Bikini Baristas Sue Over New Dress Code Ordinance

The city of Everett is clamping down on the bikini barista stands with a new dress code. The law is now prompting a federal lawsuit.

A group of bikini baristas have sued the city of Everett in federal court, alleging violations of their their rights to free expression and privacy.

The suit, filed Monday in U.S. District Court for the Western District of Washington, claims the city's new dress code not only violates workers' rights to free speech, but discriminates against women since it essentially deprives them of work exclusively for females.  

Appropriately enough, Amelia Powell chose the "naughty cop" costume when she dressed for work Monday at Everett's Hillbilly Hotties bikini barista stand.

"It's called 'criminally sexy,'" she laughed.

Powell is one of seven co-workers who filed suit against the city over a dress code that went into effect last week. It bans the exposure of midriffs, shoulders, breasts and butts at the stands. It also gives strict measurements as to how much skin can be shown.

"We're just trying to make our money and do what we love to do." Powell said. "We're not hurting anyone. We're not breaking any laws." 

Other bikini barista stands have broken the law, however, promoting prostitution and indecent exposure.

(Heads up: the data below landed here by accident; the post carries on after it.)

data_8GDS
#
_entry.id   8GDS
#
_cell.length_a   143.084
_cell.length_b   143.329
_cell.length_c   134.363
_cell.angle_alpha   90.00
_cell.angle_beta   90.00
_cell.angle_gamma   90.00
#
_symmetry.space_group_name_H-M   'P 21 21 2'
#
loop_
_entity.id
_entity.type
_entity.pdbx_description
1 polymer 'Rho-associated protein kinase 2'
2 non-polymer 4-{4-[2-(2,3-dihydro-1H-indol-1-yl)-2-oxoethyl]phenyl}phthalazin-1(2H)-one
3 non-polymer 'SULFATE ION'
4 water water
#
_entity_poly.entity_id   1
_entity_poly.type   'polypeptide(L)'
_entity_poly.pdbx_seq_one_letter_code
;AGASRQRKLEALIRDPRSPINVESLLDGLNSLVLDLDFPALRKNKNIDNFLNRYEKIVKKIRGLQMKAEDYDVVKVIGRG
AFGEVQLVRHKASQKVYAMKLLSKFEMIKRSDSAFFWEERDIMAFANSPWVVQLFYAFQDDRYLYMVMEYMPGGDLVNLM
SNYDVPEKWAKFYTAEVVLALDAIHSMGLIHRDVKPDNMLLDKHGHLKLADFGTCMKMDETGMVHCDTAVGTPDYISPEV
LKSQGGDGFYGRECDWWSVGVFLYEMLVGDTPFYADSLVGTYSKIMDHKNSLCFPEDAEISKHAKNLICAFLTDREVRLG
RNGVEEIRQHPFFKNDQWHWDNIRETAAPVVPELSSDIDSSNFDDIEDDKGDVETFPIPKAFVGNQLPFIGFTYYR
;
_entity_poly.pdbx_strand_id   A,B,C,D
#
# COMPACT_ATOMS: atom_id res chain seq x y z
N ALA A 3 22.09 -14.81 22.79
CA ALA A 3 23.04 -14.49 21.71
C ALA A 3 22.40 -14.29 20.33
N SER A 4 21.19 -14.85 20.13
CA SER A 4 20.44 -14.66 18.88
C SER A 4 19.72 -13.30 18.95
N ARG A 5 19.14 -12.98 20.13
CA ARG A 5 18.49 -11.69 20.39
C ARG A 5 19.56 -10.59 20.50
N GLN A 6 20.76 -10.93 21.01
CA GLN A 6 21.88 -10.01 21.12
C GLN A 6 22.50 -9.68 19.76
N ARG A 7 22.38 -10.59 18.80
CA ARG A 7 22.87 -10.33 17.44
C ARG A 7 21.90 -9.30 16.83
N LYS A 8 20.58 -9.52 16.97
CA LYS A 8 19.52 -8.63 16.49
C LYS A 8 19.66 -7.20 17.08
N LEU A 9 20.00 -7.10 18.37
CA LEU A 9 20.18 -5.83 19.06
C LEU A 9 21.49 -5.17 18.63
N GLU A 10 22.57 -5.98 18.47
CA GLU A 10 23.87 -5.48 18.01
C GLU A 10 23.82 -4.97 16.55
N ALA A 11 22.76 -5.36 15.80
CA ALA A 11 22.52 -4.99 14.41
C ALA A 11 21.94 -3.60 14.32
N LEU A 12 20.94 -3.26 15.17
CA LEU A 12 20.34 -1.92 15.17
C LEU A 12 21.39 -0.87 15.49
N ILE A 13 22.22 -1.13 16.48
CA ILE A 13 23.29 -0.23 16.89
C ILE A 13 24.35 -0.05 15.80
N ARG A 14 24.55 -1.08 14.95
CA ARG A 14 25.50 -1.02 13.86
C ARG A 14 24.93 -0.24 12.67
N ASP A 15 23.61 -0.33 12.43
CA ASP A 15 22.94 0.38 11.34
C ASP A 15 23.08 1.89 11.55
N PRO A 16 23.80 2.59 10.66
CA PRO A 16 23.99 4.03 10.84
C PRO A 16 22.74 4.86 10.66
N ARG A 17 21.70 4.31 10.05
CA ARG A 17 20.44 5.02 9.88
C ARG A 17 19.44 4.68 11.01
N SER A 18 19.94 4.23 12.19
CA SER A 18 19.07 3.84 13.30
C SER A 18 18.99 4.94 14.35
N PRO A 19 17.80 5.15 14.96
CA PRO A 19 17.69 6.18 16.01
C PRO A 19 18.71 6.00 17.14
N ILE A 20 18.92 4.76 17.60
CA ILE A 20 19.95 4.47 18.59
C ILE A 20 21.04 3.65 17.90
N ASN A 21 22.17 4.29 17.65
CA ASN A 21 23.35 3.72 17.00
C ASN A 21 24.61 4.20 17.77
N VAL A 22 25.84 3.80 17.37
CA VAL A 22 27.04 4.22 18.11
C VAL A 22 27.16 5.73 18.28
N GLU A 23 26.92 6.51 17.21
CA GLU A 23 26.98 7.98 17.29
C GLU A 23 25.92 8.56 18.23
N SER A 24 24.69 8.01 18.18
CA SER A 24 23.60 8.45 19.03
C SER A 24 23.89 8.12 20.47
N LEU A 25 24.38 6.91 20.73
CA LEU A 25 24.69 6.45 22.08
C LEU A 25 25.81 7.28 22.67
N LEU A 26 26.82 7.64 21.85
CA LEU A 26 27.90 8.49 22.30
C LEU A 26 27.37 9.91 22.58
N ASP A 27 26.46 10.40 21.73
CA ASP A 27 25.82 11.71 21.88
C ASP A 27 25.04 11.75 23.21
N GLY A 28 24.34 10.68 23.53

City officials hope the dress code will help head off any further problems.

Despite her outfit, Powell admitted she's no expert on the law, but said she does know her rights. 

"Ultimately, it's unconstitutional," Powell said. "It's a violation of our rights to be able to choose to work how and where we please."

Neither Everett's police chief, mayor nor city attorney would comment on this story.

Previously, an assistant city attorney went on the record saying the ordinance isn't about women wearing bikinis, but eliminating the crime at some bikini barista stands.

For now, Powell is doing her best to keep in compliance. 

"This costume is three inches past my butt. My shoulders are covered. My chest is covered," she said.

Powell worries about violations of her personal privacy if police are asked to measure how plunging her neckline is or how short her skirt is.

She's also worried about her livelihood.

Business was slow at the Hillbilly Hotties stand Monday raising the question as to whether customers will still show up to see the more modest outfits.

"Less customers equals less tips," Powell said. "I don't really want to think about that."

The ordinance requires workers to wear a minimum of tank tops and shorts. It specifically requires employees at "quick service" restaurants, which also include fast food and food trucks, to adhere to the dress code.

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